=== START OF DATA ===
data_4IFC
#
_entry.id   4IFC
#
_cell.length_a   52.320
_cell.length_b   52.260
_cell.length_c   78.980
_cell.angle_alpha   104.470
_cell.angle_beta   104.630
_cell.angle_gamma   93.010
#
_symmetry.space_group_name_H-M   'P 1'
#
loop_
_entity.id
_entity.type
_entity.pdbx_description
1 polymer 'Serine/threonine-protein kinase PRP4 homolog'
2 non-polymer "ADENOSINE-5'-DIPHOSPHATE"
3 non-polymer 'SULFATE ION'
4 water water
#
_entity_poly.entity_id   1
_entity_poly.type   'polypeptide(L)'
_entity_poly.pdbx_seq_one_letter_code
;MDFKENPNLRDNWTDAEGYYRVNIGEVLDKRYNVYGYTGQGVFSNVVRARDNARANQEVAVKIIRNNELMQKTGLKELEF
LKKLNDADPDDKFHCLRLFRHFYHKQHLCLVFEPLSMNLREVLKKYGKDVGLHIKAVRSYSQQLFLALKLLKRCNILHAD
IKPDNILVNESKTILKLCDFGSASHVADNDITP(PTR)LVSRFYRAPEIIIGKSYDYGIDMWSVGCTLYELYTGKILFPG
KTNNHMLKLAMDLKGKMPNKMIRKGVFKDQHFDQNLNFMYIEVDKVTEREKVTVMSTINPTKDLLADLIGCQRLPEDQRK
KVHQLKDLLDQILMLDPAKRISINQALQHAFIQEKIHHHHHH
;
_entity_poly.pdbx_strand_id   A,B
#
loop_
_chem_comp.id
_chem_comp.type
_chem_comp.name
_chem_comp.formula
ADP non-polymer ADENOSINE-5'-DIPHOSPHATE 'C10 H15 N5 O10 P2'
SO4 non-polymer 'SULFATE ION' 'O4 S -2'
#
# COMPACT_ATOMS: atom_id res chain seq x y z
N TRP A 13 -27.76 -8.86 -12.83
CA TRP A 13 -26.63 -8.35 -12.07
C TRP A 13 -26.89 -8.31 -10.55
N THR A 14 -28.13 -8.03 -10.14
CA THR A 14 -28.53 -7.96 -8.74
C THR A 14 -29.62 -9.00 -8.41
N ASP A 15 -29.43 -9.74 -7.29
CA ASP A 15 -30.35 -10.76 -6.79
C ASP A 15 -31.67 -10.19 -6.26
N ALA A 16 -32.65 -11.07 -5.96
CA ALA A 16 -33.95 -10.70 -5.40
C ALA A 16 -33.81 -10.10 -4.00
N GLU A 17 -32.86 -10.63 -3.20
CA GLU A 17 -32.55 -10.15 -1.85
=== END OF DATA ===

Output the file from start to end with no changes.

data_4IFC
#
_entry.id   4IFC
#
_cell.length_a   52.320
_cell.length_b   52.260
_cell.length_c   78.980
_cell.angle_alpha   104.470
_cell.angle_beta   104.630
_cell.angle_gamma   93.010
#
_symmetry.space_group_name_H-M   'P 1'
#
loop_
_entity.id
_entity.type
_entity.pdbx_description
1 polymer 'Serine/threonine-protein kinase PRP4 homolog'
2 non-polymer "ADENOSINE-5'-DIPHOSPHATE"
3 non-polymer 'SULFATE ION'
4 water water
#
_entity_poly.entity_id   1
_entity_poly.type   'polypeptide(L)'
_entity_poly.pdbx_seq_one_letter_code
;MDFKENPNLRDNWTDAEGYYRVNIGEVLDKRYNVYGYTGQGVFSNVVRARDNARANQEVAVKIIRNNELMQKTGLKELEF
LKKLNDADPDDKFHCLRLFRHFYHKQHLCLVFEPLSMNLREVLKKYGKDVGLHIKAVRSYSQQLFLALKLLKRCNILHAD
IKPDNILVNESKTILKLCDFGSASHVADNDITP(PTR)LVSRFYRAPEIIIGKSYDYGIDMWSVGCTLYELYTGKILFPG
KTNNHMLKLAMDLKGKMPNKMIRKGVFKDQHFDQNLNFMYIEVDKVTEREKVTVMSTINPTKDLLADLIGCQRLPEDQRK
KVHQLKDLLDQILMLDPAKRISINQALQHAFIQEKIHHHHHH
;
_entity_poly.pdbx_strand_id   A,B
#
loop_
_chem_comp.id
_chem_comp.type
_chem_comp.name
_chem_comp.formula
ADP non-polymer ADENOSINE-5'-DIPHOSPHATE 'C10 H15 N5 O10 P2'
SO4 non-polymer 'SULFATE ION' 'O4 S -2'
#
# COMPACT_ATOMS: atom_id res chain seq x y z
N TRP A 13 -27.76 -8.86 -12.83
CA TRP A 13 -26.63 -8.35 -12.07
C TRP A 13 -26.89 -8.31 -10.55
N THR A 14 -28.13 -8.03 -10.14
CA THR A 14 -28.53 -7.96 -8.74
C THR A 14 -29.62 -9.00 -8.41
N ASP A 15 -29.43 -9.74 -7.29
CA ASP A 15 -30.35 -10.76 -6.79
C ASP A 15 -31.67 -10.19 -6.26
N ALA A 16 -32.65 -11.07 -5.96
CA ALA A 16 -33.95 -10.70 -5.40
C ALA A 16 -33.81 -10.10 -4.00
N GLU A 17 -32.86 -10.63 -3.20
CA GLU A 17 -32.55 -10.15 -1.85